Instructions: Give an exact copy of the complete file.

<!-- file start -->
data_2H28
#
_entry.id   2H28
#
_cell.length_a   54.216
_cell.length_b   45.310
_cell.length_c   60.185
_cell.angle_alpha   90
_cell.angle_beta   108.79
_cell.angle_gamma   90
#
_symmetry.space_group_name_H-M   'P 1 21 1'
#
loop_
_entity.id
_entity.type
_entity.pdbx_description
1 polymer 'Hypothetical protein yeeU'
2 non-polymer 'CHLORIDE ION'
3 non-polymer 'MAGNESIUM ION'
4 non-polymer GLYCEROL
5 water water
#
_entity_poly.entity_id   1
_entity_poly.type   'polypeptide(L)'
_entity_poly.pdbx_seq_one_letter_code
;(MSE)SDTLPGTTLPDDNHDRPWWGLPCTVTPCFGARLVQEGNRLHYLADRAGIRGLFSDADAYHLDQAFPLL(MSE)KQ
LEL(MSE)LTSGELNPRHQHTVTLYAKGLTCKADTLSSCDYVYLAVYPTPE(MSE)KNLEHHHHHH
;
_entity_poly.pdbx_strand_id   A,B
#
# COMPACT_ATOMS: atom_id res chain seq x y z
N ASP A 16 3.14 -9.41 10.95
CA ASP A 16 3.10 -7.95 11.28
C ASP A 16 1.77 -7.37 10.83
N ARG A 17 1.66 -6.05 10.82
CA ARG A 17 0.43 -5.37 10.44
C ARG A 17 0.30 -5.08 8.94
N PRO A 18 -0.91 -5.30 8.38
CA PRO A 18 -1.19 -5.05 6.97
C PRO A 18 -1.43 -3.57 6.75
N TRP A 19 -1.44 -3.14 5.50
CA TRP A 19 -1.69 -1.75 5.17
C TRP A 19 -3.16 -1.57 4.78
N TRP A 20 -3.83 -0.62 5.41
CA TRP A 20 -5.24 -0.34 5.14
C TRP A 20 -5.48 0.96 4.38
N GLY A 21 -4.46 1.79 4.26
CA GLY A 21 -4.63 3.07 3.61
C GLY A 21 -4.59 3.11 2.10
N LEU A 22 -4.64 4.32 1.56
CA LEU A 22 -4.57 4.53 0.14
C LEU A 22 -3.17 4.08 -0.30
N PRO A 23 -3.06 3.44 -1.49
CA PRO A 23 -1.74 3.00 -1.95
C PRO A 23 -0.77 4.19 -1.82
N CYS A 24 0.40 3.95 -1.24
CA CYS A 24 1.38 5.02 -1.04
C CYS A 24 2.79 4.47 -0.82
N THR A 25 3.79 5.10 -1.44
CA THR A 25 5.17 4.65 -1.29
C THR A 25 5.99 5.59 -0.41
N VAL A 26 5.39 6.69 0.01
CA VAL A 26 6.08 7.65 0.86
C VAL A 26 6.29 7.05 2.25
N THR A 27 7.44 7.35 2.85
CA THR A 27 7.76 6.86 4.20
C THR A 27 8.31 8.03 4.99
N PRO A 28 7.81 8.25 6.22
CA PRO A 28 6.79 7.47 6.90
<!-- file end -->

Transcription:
data_2H28
#
_entry.id   2H28
#
_cell.length_a   54.216
_cell.length_b   45.310
_cell.length_c   60.185
_cell.angle_alpha   90
_cell.angle_beta   108.79
_cell.angle_gamma   90
#
_symmetry.space_group_name_H-M   'P 1 21 1'
#
loop_
_entity.id
_entity.type
_entity.pdbx_description
1 polymer 'Hypothetical protein yeeU'
2 non-polymer 'CHLORIDE ION'
3 non-polymer 'MAGNESIUM ION'
4 non-polymer GLYCEROL
5 water water
#
_entity_poly.entity_id   1
_entity_poly.type   'polypeptide(L)'
_entity_poly.pdbx_seq_one_letter_code
;(MSE)SDTLPGTTLPDDNHDRPWWGLPCTVTPCFGARLVQEGNRLHYLADRAGIRGLFSDADAYHLDQAFPLL(MSE)KQ
LEL(MSE)LTSGELNPRHQHTVTLYAKGLTCKADTLSSCDYVYLAVYPTPE(MSE)KNLEHHHHHH
;
_entity_poly.pdbx_strand_id   A,B
#
# COMPACT_ATOMS: atom_id res chain seq x y z
N ASP A 16 3.14 -9.41 10.95
CA ASP A 16 3.10 -7.95 11.28
C ASP A 16 1.77 -7.37 10.83
N ARG A 17 1.66 -6.05 10.82
CA ARG A 17 0.43 -5.37 10.44
C ARG A 17 0.30 -5.08 8.94
N PRO A 18 -0.91 -5.30 8.38
CA PRO A 18 -1.19 -5.05 6.97
C PRO A 18 -1.43 -3.57 6.75
N TRP A 19 -1.44 -3.14 5.50
CA TRP A 19 -1.69 -1.75 5.17
C TRP A 19 -3.16 -1.57 4.78
N TRP A 20 -3.83 -0.62 5.41
CA TRP A 20 -5.24 -0.34 5.14
C TRP A 20 -5.48 0.96 4.38
N GLY A 21 -4.46 1.79 4.26
CA GLY A 21 -4.63 3.07 3.61
C GLY A 21 -4.59 3.11 2.10
N LEU A 22 -4.64 4.32 1.56
CA LEU A 22 -4.57 4.53 0.14
C LEU A 22 -3.17 4.08 -0.30
N PRO A 23 -3.06 3.44 -1.49
CA PRO A 23 -1.74 3.00 -1.95
C PRO A 23 -0.77 4.19 -1.82
N CYS A 24 0.40 3.95 -1.24
CA CYS A 24 1.38 5.02 -1.04
C CYS A 24 2.79 4.47 -0.82
N THR A 25 3.79 5.10 -1.44
CA THR A 25 5.17 4.65 -1.29
C THR A 25 5.99 5.59 -0.41
N VAL A 26 5.39 6.69 0.01
CA VAL A 26 6.08 7.65 0.86
C VAL A 26 6.29 7.05 2.25
N THR A 27 7.44 7.35 2.85
CA THR A 27 7.76 6.86 4.20
C THR A 27 8.31 8.03 4.99
N PRO A 28 7.81 8.25 6.22
CA PRO A 28 6.79 7.47 6.90